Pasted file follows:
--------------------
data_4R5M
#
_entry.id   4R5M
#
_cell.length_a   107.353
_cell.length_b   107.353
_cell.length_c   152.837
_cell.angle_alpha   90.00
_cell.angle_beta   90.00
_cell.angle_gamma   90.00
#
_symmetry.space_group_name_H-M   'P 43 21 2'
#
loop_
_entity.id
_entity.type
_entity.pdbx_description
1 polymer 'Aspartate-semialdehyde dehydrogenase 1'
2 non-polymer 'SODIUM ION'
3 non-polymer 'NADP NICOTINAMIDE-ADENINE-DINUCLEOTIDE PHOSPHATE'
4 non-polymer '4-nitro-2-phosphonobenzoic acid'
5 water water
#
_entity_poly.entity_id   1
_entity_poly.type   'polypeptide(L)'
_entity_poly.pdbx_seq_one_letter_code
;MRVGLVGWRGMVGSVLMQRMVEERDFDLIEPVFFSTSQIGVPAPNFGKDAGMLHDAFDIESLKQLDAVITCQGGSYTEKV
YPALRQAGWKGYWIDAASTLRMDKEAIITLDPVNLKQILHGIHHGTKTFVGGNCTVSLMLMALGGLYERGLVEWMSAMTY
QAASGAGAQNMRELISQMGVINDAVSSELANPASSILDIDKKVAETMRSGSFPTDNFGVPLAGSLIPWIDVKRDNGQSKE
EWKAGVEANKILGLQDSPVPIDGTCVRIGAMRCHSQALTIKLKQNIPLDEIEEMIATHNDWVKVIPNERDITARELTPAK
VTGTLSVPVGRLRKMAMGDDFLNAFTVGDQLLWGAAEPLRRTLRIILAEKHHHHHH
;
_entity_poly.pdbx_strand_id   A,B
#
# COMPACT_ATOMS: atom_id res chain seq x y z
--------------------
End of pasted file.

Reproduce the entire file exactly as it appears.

data_4R5M
#
_entry.id   4R5M
#
_cell.length_a   107.353
_cell.length_b   107.353
_cell.length_c   152.837
_cell.angle_alpha   90.00
_cell.angle_beta   90.00
_cell.angle_gamma   90.00
#
_symmetry.space_group_name_H-M   'P 43 21 2'
#
loop_
_entity.id
_entity.type
_entity.pdbx_description
1 polymer 'Aspartate-semialdehyde dehydrogenase 1'
2 non-polymer 'SODIUM ION'
3 non-polymer 'NADP NICOTINAMIDE-ADENINE-DINUCLEOTIDE PHOSPHATE'
4 non-polymer '4-nitro-2-phosphonobenzoic acid'
5 water water
#
_entity_poly.entity_id   1
_entity_poly.type   'polypeptide(L)'
_entity_poly.pdbx_seq_one_letter_code
;MRVGLVGWRGMVGSVLMQRMVEERDFDLIEPVFFSTSQIGVPAPNFGKDAGMLHDAFDIESLKQLDAVITCQGGSYTEKV
YPALRQAGWKGYWIDAASTLRMDKEAIITLDPVNLKQILHGIHHGTKTFVGGNCTVSLMLMALGGLYERGLVEWMSAMTY
QAASGAGAQNMRELISQMGVINDAVSSELANPASSILDIDKKVAETMRSGSFPTDNFGVPLAGSLIPWIDVKRDNGQSKE
EWKAGVEANKILGLQDSPVPIDGTCVRIGAMRCHSQALTIKLKQNIPLDEIEEMIATHNDWVKVIPNERDITARELTPAK
VTGTLSVPVGRLRKMAMGDDFLNAFTVGDQLLWGAAEPLRRTLRIILAEKHHHHHH
;
_entity_poly.pdbx_strand_id   A,B
#
# COMPACT_ATOMS: atom_id res chain seq x y z